Elementary reaction

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An elementary reaction is a chemical reaction in which one or more chemical species react directly to form products in a single reaction step and with a single transition state.[1]

In a unimolecular elementary reaction a molecule, A, dissociates or isomerises to form the products(s).

The rate of such a reaction, at constant temperature, is proportional to the concentration of the species A

In a bimolecular elementary reaction, two atoms, molecules, ions or radicals, A and B, react together to form the product(s)

The rate of such a reaction, at constant temperature, is proportional to the product of the concentrations of the species A and B.

This rate expression can be derived from first principles by using collision theory. The rate expression for an elementary bimolecular reaction is sometimes referred to as the Law of Mass Action as it was first proposed by Guldberg and Waage in 1864. An example of this type of reaction is a cycloaddition reaction.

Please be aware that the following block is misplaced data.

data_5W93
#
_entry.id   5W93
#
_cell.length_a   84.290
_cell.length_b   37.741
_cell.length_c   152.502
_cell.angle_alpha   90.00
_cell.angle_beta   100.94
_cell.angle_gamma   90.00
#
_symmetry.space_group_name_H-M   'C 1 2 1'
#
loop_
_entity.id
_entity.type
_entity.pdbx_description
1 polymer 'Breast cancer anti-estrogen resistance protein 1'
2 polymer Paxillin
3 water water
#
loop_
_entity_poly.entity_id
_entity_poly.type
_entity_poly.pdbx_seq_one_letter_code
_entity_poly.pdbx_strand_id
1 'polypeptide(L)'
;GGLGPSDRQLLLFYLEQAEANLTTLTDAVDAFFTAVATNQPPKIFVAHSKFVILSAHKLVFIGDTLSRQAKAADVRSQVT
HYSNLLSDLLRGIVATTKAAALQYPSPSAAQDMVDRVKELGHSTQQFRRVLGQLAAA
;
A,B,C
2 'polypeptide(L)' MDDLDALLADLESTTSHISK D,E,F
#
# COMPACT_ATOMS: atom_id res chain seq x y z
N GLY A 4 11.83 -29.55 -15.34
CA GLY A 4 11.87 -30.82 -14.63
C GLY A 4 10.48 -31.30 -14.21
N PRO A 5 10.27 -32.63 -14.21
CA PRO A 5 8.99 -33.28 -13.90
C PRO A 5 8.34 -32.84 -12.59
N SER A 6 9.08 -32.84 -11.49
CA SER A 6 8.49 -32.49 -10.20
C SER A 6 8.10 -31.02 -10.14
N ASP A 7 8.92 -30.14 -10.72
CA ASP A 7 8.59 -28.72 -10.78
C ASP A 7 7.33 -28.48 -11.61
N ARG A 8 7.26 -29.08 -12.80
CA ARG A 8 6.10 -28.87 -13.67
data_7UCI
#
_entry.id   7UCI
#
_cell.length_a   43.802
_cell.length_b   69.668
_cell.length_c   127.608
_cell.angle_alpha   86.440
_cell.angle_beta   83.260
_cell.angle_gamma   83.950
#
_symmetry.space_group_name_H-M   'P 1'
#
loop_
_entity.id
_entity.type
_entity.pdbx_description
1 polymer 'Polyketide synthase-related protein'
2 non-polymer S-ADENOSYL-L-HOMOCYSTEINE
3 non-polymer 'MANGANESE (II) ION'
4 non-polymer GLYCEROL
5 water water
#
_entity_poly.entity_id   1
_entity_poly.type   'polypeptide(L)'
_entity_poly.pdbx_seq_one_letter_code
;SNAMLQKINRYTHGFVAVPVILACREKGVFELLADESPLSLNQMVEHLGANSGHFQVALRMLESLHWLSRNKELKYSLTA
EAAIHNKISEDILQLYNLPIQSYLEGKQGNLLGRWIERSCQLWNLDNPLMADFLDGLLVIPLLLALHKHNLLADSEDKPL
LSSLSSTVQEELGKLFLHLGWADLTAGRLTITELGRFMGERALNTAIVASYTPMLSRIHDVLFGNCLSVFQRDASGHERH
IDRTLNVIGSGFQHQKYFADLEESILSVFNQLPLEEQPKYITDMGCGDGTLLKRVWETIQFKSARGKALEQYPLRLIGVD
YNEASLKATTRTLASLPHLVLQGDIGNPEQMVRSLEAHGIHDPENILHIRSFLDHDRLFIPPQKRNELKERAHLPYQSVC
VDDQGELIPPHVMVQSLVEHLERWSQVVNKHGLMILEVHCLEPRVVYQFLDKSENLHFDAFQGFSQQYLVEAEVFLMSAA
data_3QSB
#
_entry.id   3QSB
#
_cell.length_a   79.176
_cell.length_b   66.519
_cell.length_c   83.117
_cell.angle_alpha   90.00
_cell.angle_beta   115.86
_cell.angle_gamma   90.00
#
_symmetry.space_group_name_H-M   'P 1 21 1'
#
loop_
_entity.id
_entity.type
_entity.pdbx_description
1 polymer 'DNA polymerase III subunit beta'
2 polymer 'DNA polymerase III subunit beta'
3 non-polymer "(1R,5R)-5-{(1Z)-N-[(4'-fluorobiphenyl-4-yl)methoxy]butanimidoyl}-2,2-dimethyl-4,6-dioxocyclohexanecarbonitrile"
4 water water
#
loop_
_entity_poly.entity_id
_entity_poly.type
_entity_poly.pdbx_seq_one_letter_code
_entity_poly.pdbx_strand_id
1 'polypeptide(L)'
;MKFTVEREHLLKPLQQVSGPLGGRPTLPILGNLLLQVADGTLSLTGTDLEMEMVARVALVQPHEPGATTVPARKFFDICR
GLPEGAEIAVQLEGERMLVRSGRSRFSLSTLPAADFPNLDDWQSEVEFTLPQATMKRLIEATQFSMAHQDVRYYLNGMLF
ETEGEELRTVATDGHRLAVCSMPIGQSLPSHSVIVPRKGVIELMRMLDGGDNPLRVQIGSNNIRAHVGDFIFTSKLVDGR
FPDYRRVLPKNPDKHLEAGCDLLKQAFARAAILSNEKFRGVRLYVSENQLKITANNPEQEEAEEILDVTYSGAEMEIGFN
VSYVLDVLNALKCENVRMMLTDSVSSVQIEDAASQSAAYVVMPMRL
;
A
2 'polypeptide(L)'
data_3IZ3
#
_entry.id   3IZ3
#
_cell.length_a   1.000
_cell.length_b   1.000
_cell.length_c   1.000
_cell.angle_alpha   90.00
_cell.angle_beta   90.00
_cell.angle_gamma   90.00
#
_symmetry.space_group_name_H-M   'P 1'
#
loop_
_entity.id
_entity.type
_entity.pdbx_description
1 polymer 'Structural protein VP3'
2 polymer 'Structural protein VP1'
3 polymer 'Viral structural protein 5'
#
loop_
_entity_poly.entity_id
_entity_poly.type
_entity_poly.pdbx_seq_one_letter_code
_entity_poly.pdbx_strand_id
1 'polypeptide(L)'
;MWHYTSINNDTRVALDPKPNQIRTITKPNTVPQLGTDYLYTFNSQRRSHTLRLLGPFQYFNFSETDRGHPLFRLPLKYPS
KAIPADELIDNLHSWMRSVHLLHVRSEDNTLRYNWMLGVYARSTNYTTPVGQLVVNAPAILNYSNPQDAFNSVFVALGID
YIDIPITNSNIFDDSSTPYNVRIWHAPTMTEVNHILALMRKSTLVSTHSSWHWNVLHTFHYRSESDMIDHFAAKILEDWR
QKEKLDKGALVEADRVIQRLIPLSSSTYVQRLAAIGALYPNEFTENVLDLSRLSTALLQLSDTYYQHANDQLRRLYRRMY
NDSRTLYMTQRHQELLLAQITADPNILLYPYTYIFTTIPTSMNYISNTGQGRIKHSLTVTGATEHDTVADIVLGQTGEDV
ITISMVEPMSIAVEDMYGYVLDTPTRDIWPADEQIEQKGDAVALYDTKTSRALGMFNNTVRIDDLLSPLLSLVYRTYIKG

Three chemical species must react simultaneously with each other in a trimolecular elementary reactions. It follows that such reactions are very rare.

Any chemical reaction can be broken down into a set of elementary reactions. It is not always possible to derive an overall rate equation for non-trivial reaction schemes, but analytical solutions are possible in favourable cases, see, for example, the steady state approximation or Michaelis-Menten kinetics for enzyme-based reactions.


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